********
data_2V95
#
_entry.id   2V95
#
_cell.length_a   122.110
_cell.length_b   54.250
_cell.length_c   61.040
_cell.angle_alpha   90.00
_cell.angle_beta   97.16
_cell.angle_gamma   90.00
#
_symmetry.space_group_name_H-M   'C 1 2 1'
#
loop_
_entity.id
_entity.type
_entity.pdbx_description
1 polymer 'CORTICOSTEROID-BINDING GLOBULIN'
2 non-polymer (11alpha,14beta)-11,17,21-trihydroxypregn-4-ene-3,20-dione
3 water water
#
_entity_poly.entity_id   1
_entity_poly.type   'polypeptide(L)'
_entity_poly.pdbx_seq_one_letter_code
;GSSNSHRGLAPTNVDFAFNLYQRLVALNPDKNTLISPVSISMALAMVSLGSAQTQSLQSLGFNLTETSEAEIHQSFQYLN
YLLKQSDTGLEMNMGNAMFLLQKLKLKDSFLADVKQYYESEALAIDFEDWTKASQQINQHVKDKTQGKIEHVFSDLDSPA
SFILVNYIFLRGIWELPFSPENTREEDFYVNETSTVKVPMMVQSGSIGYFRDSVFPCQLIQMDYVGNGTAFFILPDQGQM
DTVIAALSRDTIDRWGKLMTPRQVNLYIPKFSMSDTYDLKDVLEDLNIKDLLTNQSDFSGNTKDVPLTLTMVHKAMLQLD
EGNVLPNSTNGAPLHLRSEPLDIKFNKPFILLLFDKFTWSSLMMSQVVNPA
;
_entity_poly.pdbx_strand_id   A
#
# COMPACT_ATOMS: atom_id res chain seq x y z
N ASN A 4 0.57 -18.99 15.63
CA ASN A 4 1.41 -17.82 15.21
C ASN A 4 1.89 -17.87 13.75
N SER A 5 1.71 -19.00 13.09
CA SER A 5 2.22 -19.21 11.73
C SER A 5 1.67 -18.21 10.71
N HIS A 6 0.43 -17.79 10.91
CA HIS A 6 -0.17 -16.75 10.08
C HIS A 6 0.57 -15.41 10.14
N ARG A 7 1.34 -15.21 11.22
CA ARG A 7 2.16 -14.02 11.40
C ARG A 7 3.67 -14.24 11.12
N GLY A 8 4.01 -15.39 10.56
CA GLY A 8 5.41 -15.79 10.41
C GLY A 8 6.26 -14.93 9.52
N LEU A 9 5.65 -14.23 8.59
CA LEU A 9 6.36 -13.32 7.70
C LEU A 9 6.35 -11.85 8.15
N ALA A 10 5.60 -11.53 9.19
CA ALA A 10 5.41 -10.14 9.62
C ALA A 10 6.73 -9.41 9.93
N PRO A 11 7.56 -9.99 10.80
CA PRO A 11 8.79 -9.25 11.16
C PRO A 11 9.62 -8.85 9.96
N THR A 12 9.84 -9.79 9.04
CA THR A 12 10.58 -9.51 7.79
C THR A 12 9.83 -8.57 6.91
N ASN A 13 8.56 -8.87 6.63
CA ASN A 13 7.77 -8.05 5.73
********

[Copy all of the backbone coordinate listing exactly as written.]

data_2V95
#
_entry.id   2V95
#
_cell.length_a   122.110
_cell.length_b   54.250
_cell.length_c   61.040
_cell.angle_alpha   90.00
_cell.angle_beta   97.16
_cell.angle_gamma   90.00
#
_symmetry.space_group_name_H-M   'C 1 2 1'
#
loop_
_entity.id
_entity.type
_entity.pdbx_description
1 polymer 'CORTICOSTEROID-BINDING GLOBULIN'
2 non-polymer (11alpha,14beta)-11,17,21-trihydroxypregn-4-ene-3,20-dione
3 water water
#
_entity_poly.entity_id   1
_entity_poly.type   'polypeptide(L)'
_entity_poly.pdbx_seq_one_letter_code
;GSSNSHRGLAPTNVDFAFNLYQRLVALNPDKNTLISPVSISMALAMVSLGSAQTQSLQSLGFNLTETSEAEIHQSFQYLN
YLLKQSDTGLEMNMGNAMFLLQKLKLKDSFLADVKQYYESEALAIDFEDWTKASQQINQHVKDKTQGKIEHVFSDLDSPA
SFILVNYIFLRGIWELPFSPENTREEDFYVNETSTVKVPMMVQSGSIGYFRDSVFPCQLIQMDYVGNGTAFFILPDQGQM
DTVIAALSRDTIDRWGKLMTPRQVNLYIPKFSMSDTYDLKDVLEDLNIKDLLTNQSDFSGNTKDVPLTLTMVHKAMLQLD
EGNVLPNSTNGAPLHLRSEPLDIKFNKPFILLLFDKFTWSSLMMSQVVNPA
;
_entity_poly.pdbx_strand_id   A
#
# COMPACT_ATOMS: atom_id res chain seq x y z
N ASN A 4 0.57 -18.99 15.63
CA ASN A 4 1.41 -17.82 15.21
C ASN A 4 1.89 -17.87 13.75
N SER A 5 1.71 -19.00 13.09
CA SER A 5 2.22 -19.21 11.73
C SER A 5 1.67 -18.21 10.71
N HIS A 6 0.43 -17.79 10.91
CA HIS A 6 -0.17 -16.75 10.08
C HIS A 6 0.57 -15.41 10.14
N ARG A 7 1.34 -15.21 11.22
CA ARG A 7 2.16 -14.02 11.40
C ARG A 7 3.67 -14.24 11.12
N GLY A 8 4.01 -15.39 10.56
CA GLY A 8 5.41 -15.79 10.41
C GLY A 8 6.26 -14.93 9.52
N LEU A 9 5.65 -14.23 8.59
CA LEU A 9 6.36 -13.32 7.70
C LEU A 9 6.35 -11.85 8.15
N ALA A 10 5.60 -11.53 9.19
CA ALA A 10 5.41 -10.14 9.62
C ALA A 10 6.73 -9.41 9.93
N PRO A 11 7.56 -9.99 10.80
CA PRO A 11 8.79 -9.25 11.16
C PRO A 11 9.62 -8.85 9.96
N THR A 12 9.84 -9.79 9.04
CA THR A 12 10.58 -9.51 7.79
C THR A 12 9.83 -8.57 6.91
N ASN A 13 8.56 -8.87 6.63
CA ASN A 13 7.77 -8.05 5.73